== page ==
Upgrading to E5-2670 v2 2.5GHz 10 Core CPU’s brings the cost up to $13,500 per host or $2000 extra. But you go from 28.8GHz to 50GHz per host – or 150GHz for all 3 nodes. So you ‘only’ save $24,000 in this example then – still 22%

2) RAM gotchas

Check that populating all the memory slots doesn’t drop the memory speeds, as some configurations do. In this case, many environments I’ve seen would still ‘prefer’ to have MORE RAM than FASTER RAM. That may measure out to be untrue, but when internal customers are asking for double the memory per VM, they don’t care about how fast but how much. So you need to look at IF this will occur and IF you care.

3) N+1 sizing.

Remember you want to do maintenance. If you have 5 hosts and take out 1, you still have 4. If you have 3, you only have 2 left. Do you still have enough capacity. Let’s look at max and N+1 sizes:

5 Node = 144GHz CPU / 640GB or 115GHz / 512GB in maintenance

4 Node = 115GHz CPU / 1024GB or 86GHz / 768GB in maintenance

3 Node = 86GHz CPU / 1152GB or 57.6GHz / 768GB in maintenance.

So again, assuming RAM is your key resource, in either of the 4 or 3 node situations, you actually still exceed the 5 node cluster capacity at 100% health, while in maintenance.

4) Expandability

In my example, the 24 DIMM slot servers are maxed out from day one. The 5 node solution has 16 free slots, and could be upgraded as required. However, it has already paid $30,000 more, so that additional memory will only raise that delta. I’ve seen many environments where the attitude was “we’ll just add a host” – but fails to consider the licencing, ports, sockets, rack space, etc, required to “just add one more” – and it’s seldom just one more, when you start playing that game. I’ve seen environments where people had 10 hosts with 128GB or 192GB and wanted to add 5 more – rather than just replace the first 10 hosts with something with better density.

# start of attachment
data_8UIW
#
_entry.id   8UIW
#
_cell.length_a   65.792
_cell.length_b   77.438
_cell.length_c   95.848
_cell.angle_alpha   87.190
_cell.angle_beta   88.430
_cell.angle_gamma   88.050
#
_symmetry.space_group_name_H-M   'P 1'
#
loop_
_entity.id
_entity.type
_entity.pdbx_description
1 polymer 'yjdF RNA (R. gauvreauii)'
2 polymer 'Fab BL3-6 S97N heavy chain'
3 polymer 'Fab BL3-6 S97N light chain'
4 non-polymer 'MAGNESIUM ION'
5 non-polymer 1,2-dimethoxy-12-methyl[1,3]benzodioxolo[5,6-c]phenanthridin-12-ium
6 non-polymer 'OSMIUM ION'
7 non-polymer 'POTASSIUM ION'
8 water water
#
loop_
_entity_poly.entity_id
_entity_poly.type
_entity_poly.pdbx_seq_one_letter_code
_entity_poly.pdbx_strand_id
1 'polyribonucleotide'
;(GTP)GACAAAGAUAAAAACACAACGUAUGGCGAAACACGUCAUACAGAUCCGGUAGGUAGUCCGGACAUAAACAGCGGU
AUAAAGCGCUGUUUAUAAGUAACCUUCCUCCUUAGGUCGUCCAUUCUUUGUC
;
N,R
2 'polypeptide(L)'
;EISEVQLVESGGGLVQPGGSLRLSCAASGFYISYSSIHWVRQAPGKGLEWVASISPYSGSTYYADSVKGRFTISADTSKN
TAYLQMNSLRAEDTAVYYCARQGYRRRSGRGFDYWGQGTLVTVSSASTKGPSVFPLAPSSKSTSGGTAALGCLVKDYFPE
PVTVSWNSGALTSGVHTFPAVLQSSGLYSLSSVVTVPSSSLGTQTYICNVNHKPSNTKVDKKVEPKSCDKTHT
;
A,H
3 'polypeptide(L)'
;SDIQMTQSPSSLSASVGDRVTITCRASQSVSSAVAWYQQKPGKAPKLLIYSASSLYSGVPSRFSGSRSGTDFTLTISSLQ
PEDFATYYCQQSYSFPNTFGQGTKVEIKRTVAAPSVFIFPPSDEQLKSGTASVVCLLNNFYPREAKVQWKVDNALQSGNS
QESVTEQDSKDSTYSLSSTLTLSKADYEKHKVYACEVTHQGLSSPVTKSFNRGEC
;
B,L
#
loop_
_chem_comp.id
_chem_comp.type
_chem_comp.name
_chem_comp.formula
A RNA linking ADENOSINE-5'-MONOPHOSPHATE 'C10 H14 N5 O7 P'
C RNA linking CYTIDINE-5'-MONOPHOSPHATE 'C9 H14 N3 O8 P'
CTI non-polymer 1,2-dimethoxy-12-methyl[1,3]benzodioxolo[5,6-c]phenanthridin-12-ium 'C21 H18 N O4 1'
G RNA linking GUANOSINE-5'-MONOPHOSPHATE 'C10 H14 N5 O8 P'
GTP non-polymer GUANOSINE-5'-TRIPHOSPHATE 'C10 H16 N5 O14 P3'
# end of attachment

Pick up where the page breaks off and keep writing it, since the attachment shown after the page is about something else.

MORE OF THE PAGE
5) Lifetime maintenance costs

Now that you’ve managed to reduce the size of your cluster by 40%, that 40% is saved year after year. Consider all the things that might need to be done on a “per host” basis – patching, firmware updates, preventative maintenance, cabling, labelling, documentation, etc. Every time you do something “cluster wide”, you’ve likely reduced that workload by some amount.

This same example works just as well if your original cluster needed to be 10 or 15 nodes – and you chose to make it only 6 or 9. So this isn’t just a play for the “little guy” – and if environments supporting 1TB of RAM is “the little guy”….

Now, one thing I see, which is unfortunately part of the “corporate budget game” is the whole “well if we don’t use the budget, we’ll lose it” scenario. It drives me up the wall, but I get it, and it exists. So let’s assume you absolutely HAD to spend that original $107K, and burn through the $30K – and what could you do with it:

  • Spend some money on a DR “host” with DAS. It wouldn’t run everything, but it could be better than what you don’t have today
  • Maybe VSAN starts being a plausible option? One argument I tend to hear against it, is cost. At $7500/node, 3 is much less than 5 – and you could likely pay for your disks.
  • Host based caching like PernixData could be something you throw in, to drastically assist with storage IO performance
  • Maybe those 10GbE switches you’ve been wanting can finally be bought – heck, this basically makes them “buy the servers, the switches are free”
  • Training and consulting. Maybe you could now afford to send some guys on training. Or pay to get it installed if your team doesn’t have the skillsets in house

Something to keep in mind.

Categories: Dell, Design, Hardware, VMware